Focus. What’s the perceived problem? Does everyone agree that it’s a problem or do you have one lone renegade who insists that “everyone knows this is a problem.”
Assess. Before leaping to solution, figure out what is causing the problem in the first place. Rather than treating the symptom, discover the root cause by asking, “Why is this a problem?” Your gut instinct is a good place to start, but check out your subjective conclusions. Verify your observations with data, where available. Who knows? You might find out that your perceptions are NOT reality. You might even find the objective information leads you to a completely different cause of the problem!
Solutions. Once you have identified the root cause to the problem, now comes the fun part! Brainstorm all the possible solutions — even the crazy ideas! From these ideas, look for the most promising solutions to your problem, based on time, interest and resourcing issues. Make sure the “benefits” exceed the “costs” of implementing your solution. Make sure your solution will “fix” the problem rather than bandage the symptom.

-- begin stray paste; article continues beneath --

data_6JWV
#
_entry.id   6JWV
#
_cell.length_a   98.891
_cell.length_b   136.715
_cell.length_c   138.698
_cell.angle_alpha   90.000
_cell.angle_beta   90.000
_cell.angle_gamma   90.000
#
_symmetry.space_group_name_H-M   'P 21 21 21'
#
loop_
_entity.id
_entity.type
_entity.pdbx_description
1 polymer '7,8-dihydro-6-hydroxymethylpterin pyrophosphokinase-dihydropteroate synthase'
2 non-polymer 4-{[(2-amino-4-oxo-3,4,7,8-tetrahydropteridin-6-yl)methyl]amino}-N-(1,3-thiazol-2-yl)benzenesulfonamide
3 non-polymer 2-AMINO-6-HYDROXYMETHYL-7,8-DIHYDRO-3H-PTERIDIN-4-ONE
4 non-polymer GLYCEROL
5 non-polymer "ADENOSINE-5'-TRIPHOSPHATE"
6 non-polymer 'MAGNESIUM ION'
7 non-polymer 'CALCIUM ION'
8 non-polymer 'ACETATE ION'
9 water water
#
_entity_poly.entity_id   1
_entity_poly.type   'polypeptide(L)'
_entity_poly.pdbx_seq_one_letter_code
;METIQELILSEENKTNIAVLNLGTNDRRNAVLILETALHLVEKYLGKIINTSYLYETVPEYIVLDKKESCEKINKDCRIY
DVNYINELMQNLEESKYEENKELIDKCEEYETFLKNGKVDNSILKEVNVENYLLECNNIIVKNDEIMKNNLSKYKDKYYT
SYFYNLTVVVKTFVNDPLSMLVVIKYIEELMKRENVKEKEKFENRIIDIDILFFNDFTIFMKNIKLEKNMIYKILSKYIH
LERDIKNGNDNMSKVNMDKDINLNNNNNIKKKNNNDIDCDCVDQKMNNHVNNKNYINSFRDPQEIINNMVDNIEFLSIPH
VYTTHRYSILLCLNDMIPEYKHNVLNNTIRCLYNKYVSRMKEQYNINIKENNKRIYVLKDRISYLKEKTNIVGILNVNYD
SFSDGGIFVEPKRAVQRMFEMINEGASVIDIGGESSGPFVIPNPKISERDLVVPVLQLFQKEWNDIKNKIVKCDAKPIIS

Test. Make a plan to test your solution on a small scale. Did it fix the problem? Did you gain the benefits expected? Were your cost projections realistic? If you can answer yes, then roll out your solution to the rest of the team, division or organization. Make sure you monitor the results to make sure the problem stays fixed.
As team leaders, it’s easier to fix the problem and move on. Take the time to develop your team members’ problem-solving skills. Walk your team members through your thought processes, giving them insight on what you would consider (or not) and do (or not do).
In time, they won’t have to keep running to you to fix all their troubles!
Question: Do you follow the right procedure in solving problems that occur on your team?